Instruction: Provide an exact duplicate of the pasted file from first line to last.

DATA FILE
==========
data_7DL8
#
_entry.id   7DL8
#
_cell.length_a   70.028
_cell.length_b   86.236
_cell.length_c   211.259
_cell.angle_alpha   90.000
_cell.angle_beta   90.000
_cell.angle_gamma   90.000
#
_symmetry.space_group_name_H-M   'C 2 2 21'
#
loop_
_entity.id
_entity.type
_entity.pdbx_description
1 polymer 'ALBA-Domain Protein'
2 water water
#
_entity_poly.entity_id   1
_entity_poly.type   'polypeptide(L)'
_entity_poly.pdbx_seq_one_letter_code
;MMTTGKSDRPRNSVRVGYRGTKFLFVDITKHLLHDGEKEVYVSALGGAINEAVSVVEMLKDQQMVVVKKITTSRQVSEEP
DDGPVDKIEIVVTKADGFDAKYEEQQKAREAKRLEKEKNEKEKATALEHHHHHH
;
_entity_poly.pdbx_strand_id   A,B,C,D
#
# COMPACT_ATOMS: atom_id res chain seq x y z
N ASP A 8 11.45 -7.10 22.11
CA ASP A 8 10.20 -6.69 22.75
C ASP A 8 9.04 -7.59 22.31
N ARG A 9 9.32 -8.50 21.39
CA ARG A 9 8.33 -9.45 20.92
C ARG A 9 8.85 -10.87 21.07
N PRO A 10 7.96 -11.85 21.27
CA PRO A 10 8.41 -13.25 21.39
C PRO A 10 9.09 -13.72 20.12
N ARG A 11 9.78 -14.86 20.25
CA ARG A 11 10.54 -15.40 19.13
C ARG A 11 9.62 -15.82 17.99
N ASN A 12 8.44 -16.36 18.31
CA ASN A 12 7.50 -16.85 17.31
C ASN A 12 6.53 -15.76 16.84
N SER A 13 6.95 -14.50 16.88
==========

data_7DL8
#
_entry.id   7DL8
#
_cell.length_a   70.028
_cell.length_b   86.236
_cell.length_c   211.259
_cell.angle_alpha   90.000
_cell.angle_beta   90.000
_cell.angle_gamma   90.000
#
_symmetry.space_group_name_H-M   'C 2 2 21'
#
loop_
_entity.id
_entity.type
_entity.pdbx_description
1 polymer 'ALBA-Domain Protein'
2 water water
#
_entity_poly.entity_id   1
_entity_poly.type   'polypeptide(L)'
_entity_poly.pdbx_seq_one_letter_code
;MMTTGKSDRPRNSVRVGYRGTKFLFVDITKHLLHDGEKEVYVSALGGAINEAVSVVEMLKDQQMVVVKKITTSRQVSEEP
DDGPVDKIEIVVTKADGFDAKYEEQQKAREAKRLEKEKNEKEKATALEHHHHHH
;
_entity_poly.pdbx_strand_id   A,B,C,D
#
# COMPACT_ATOMS: atom_id res chain seq x y z
N ASP A 8 11.45 -7.10 22.11
CA ASP A 8 10.20 -6.69 22.75
C ASP A 8 9.04 -7.59 22.31
N ARG A 9 9.32 -8.50 21.39
CA ARG A 9 8.33 -9.45 20.92
C ARG A 9 8.85 -10.87 21.07
N PRO A 10 7.96 -11.85 21.27
CA PRO A 10 8.41 -13.25 21.39
C PRO A 10 9.09 -13.72 20.12
N ARG A 11 9.78 -14.86 20.25
CA ARG A 11 10.54 -15.40 19.13
C ARG A 11 9.62 -15.82 17.99
N ASN A 12 8.44 -16.36 18.31
CA ASN A 12 7.50 -16.85 17.31
C ASN A 12 6.53 -15.76 16.84
N SER A 13 6.95 -14.50 16.88